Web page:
Everyone wants relief. Forest Grove Psychiatric Hospital has a suicide prevention call center where I volunteer my time to alleviate, to relieve. I sit in a cubicle and follow a script. My fellow colleagues are Frank who has a hereditary history of mental illness; Ruby who is an adult obsessed with Hello Kitty and is severely, acutely depressed; Latisha who has tried to jump off bridges in ten cities; and Mike, who went to college and is working on his master’s degree in child psychology, but is living back with his parents after a stress-induced suicide attempt. Frank says, “But everyone has problems, even the wealthiest, most well-to-do. And that’s another thing, 50% of the calls we get are about people’s money worries. Everyone always frets about money. People who don’t have money believe money can solve their worries, and in some instances that is true, but in most instances it doesn’t matter how much money you have across the board, there is a cut off. Eventually money doesn’t make you happy.”
Happiness. This is our training for the hotline: make sure to instill happiness into every phone call. If you sound grave, they will sound grave! Try to lift some spirits while also practicing active listening and participation. Everyone also wants to feel loved. Everyone wants to feel heard. “Money and love,” Frank says, “and relief. 50% of callers are trying to kill themselves over love. Why is it the thing that will kill us dead?” He doesn’t wait for my answer. “Hold on,” Frank says, “I got a call.”
I run into my newly ex-girlfriend at the bar later in the evening. I buy her a beer because I am stupid. She should be the one buying me beer for all the times she was such a douchebag. She has a new phone, something she couldn’t quite get the money together for when we were a couple, but now she has this shiny new toy and she says, “Can I get your number again? I’m sorry, I’m embarrassed, I know I should have it memorized by now but you know, I only remember my mother’s phone number.” I give her the number for Forest Grove Psychatric Hospital’s Suicide Prevention Call Center.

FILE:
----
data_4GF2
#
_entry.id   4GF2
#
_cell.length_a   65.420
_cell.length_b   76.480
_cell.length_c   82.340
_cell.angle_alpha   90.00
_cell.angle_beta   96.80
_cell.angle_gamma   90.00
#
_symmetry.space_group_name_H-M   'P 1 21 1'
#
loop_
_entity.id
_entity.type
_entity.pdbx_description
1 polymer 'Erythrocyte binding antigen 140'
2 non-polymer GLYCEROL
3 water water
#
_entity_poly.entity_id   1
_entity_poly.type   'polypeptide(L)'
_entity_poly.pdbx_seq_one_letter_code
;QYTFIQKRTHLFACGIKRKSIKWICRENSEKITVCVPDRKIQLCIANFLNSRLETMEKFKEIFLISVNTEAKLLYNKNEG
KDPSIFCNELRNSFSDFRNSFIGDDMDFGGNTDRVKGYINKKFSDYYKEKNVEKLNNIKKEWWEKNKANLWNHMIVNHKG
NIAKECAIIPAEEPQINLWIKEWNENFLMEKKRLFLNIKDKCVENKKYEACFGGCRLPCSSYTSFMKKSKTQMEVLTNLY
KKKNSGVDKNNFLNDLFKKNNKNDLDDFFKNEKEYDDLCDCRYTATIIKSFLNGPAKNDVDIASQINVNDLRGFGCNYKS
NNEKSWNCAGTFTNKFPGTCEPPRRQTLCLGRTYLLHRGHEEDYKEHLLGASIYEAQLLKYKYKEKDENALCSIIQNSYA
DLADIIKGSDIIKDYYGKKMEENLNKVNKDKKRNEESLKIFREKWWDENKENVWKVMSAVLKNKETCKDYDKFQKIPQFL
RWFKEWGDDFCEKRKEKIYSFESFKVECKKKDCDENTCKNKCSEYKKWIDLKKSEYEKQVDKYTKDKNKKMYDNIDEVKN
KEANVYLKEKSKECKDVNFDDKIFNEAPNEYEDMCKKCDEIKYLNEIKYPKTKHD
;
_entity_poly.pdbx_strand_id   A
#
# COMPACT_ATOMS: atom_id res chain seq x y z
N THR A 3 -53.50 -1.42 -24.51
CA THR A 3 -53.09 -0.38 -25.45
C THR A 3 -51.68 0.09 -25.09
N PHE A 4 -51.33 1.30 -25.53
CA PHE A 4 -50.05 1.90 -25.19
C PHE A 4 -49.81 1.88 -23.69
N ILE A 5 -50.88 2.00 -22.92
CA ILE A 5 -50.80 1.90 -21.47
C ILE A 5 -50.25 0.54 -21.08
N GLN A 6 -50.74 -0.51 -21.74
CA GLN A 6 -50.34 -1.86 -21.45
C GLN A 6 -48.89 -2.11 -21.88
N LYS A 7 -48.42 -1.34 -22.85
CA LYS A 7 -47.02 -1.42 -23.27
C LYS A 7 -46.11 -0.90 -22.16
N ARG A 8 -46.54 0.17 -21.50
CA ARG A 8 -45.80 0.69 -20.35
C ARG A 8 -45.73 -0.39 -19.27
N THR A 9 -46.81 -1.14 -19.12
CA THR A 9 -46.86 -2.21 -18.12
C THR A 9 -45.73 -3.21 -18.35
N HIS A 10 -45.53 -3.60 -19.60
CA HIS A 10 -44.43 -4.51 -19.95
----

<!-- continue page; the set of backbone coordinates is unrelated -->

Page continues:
Many shifts go by and I only take a few calls, all pretty mild in comparasion to what I was trained for. Mike says, “They really train you for trauma here.” Ruby says, “I’m glad because I don’t want to have to deal with anything real.” They all nod their heads in agreement. Anything real? Isn’t someone calling a hotline about suicidal ideations real enough? I think about this through my entire shift, through the one call of a teenage girl whose boyfriend broke up with her before prom and her guidance counselor told her to call us. After the call I think, I can handle teenage girls and proms, but yes, what is it about that call that is less real than say someone who has already made the physical attempt, pills in throat, a slashed wrist, noose. The teenager on the phone said she thought about drinking Drain-O. Mixing it with Sprite. She said she blended a little cup of it to see what it smelled like last night and it smells like rotten eggs. “Drain-O will kill me, right?” she asked for reassurance in the plan. I said, “Yes, and it will literally burn your insides out.” She was quiet and said nothing for a while, while I kept the conversation cheery and repeated my rehearsed script.
Before my shift is done, I get a call from my ex-girlfriend. All calls are recorded, says the digital voice, for safety and security purposes. She says, “What the hell, is this some kind of sick joke, Nina? Why am I calling a suicide prevention line?” Before I can say a word, she unloads on me about respect and how this is why we broke up: I don’t respect her as a woman. “Why do you hate me, Nina?” she slurs. When she asks this, I realize she is drunk, probably on pills, probably at some stupid cliché bar with frosted glasses and frosted lighting and kidney shaped couches that are uncomfortable and some sort of Lite House Music. The thought of it all makes me want to scream into my headset. “Nina, are you there?” she asks. “Give me your real phone number,” she says, “stop playing games, I’ve had it with these games.” I hang up the line and shut down my computer for the evening.